[suht-l, suhb-til]

adjective, sub·til·er, sub·til·est.

Origin of subtile

1325–75; Middle English < Latin subtīlis fine (orig. of fabric), equivalent to sub- sub- + -tīlis, akin to tēla cloth on a loom, loom (< *tekslā, derivative of texere to weave; see text)
Related formssub·tile·ly, adverbsub·tile·ness, nounnon·sub·tile, adjectivenon·sub·tile·ly, adverbnon·sub·tile·ness, noun Unabridged Based on the Random House Unabridged Dictionary, © Random House, Inc. 2019

Examples from the Web for subtile

Historical Examples of subtile

  • What subtile questions are cleared up by them in a very short time!

    The Phantom World

    Augustin Calmet

  • A wordless question is asked, a subtile understanding is vouchsafed.

    Floyd Grandon's Honor

    Amanda Minnie Douglas

  • This we may confirm by a reflection, which to some will, perhaps, appear too subtile and refined.

  • His reason is dispersed and shadowy, more thin and subtile, like the air.

    The Maine Woods

    Henry David Thoreau

  • That which is the subtile essence, in it all that exists has itself.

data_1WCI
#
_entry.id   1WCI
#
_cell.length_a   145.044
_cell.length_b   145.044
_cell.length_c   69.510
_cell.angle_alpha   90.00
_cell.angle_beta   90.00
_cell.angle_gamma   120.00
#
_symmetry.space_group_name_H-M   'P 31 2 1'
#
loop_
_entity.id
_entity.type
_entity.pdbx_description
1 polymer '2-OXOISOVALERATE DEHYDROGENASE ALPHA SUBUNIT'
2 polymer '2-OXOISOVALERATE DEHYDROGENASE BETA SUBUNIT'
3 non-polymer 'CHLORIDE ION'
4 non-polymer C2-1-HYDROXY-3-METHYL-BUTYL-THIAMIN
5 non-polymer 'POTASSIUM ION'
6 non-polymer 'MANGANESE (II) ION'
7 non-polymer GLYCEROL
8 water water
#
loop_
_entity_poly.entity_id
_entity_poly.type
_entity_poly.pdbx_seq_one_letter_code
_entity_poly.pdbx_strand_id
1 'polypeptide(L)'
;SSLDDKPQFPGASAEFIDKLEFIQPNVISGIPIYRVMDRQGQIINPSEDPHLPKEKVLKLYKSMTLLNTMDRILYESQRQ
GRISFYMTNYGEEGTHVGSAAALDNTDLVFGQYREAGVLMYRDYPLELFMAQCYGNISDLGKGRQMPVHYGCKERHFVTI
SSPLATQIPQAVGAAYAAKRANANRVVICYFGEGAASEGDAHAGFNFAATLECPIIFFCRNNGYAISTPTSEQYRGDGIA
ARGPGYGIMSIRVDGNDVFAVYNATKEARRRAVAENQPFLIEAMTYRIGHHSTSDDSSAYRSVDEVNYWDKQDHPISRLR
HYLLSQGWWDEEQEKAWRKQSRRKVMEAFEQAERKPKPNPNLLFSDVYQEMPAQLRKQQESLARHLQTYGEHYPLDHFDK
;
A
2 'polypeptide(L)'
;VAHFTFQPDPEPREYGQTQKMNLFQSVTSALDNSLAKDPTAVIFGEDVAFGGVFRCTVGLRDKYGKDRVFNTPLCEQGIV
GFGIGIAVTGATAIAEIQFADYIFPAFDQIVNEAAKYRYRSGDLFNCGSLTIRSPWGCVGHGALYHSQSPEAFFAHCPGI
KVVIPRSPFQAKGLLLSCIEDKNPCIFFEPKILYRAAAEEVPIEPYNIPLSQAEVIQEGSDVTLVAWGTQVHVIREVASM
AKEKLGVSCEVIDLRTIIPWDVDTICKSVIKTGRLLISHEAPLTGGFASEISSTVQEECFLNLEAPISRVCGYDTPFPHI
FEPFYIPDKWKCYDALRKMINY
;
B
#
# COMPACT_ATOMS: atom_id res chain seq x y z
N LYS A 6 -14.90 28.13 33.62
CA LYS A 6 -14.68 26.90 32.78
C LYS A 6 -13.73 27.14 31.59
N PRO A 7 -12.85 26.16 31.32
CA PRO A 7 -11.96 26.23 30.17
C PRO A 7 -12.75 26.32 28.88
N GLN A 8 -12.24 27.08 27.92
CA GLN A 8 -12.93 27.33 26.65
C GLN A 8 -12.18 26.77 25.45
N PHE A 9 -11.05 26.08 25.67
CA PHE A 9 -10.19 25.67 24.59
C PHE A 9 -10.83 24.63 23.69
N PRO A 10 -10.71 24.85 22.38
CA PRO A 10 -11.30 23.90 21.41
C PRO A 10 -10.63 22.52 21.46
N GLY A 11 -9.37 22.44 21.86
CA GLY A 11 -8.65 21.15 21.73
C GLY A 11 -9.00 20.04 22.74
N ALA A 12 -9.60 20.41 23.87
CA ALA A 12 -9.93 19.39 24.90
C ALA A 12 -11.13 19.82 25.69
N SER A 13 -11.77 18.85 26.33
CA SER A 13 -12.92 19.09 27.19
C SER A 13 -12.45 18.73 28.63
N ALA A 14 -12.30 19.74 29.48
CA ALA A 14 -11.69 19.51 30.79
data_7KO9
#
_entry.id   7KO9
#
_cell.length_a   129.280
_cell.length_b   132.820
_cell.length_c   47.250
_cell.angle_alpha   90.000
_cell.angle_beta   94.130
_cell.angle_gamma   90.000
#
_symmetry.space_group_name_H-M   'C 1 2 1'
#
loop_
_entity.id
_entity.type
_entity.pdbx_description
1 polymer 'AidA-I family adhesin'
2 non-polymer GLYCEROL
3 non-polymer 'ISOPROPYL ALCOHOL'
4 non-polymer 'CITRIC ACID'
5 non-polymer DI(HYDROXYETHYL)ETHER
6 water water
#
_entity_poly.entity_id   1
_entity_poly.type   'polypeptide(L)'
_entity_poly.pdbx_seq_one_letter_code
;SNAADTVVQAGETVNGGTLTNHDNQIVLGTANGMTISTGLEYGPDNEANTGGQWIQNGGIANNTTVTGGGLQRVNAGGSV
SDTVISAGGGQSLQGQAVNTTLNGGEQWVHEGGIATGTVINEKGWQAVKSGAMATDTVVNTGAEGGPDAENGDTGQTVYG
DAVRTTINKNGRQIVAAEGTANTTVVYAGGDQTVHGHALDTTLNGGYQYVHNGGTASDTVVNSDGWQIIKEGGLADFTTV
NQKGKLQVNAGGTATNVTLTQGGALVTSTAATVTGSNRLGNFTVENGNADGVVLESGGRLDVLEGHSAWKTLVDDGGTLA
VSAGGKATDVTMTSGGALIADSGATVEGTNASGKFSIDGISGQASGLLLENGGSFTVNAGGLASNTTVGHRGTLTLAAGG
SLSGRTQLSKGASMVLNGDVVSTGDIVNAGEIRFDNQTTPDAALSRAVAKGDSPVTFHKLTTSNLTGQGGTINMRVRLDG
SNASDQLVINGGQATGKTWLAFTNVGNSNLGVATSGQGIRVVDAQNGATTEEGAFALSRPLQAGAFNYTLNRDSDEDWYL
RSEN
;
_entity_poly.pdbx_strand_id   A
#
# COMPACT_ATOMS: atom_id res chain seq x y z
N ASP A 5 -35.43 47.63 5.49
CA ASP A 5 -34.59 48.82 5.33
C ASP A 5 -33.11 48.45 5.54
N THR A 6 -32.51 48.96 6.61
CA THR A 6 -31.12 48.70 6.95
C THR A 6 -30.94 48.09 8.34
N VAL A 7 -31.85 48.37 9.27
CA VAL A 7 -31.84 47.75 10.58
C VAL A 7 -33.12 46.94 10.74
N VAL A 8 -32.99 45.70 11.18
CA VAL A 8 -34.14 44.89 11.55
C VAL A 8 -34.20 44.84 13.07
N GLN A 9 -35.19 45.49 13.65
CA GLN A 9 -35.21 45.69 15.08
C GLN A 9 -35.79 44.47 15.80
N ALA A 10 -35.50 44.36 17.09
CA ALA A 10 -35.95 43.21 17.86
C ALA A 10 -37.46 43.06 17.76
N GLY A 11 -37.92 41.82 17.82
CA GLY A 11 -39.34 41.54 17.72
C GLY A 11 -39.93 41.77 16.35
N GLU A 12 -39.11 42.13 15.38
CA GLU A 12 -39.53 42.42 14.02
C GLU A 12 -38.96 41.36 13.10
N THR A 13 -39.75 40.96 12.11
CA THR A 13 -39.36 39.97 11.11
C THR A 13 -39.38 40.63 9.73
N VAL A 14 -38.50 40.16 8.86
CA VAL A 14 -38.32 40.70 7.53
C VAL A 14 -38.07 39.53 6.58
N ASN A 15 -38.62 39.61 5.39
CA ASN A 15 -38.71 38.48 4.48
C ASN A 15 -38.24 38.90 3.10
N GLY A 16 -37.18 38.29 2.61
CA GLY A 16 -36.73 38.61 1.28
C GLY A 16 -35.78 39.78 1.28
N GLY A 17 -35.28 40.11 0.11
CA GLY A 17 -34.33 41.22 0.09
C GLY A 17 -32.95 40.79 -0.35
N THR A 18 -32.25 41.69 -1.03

Indian Myth and Legend

    Donald Alexander Mackenzie

British Dictionary definitions for subtile



a rare spelling of subtle
Derived Formssubtilely, adverbsubtility (sʌbˈtɪlɪtɪ) or subtileness, nounsubtilty, noun
Collins English Dictionary - Complete & Unabridged 2012 Digital Edition © William Collins Sons & Co. Ltd. 1979, 1986 © HarperCollins Publishers 1998, 2000, 2003, 2005, 2006, 2007, 2009, 2012

Word Origin and History for subtile

late 14c., "clever, dexterous," from Old French subtil (14c.), from Latin subtilis "fine, thin, delicate" (see subtle). A Latinized refashioning of the French source of subtle.

Online Etymology Dictionary, © 2010 Douglas Harper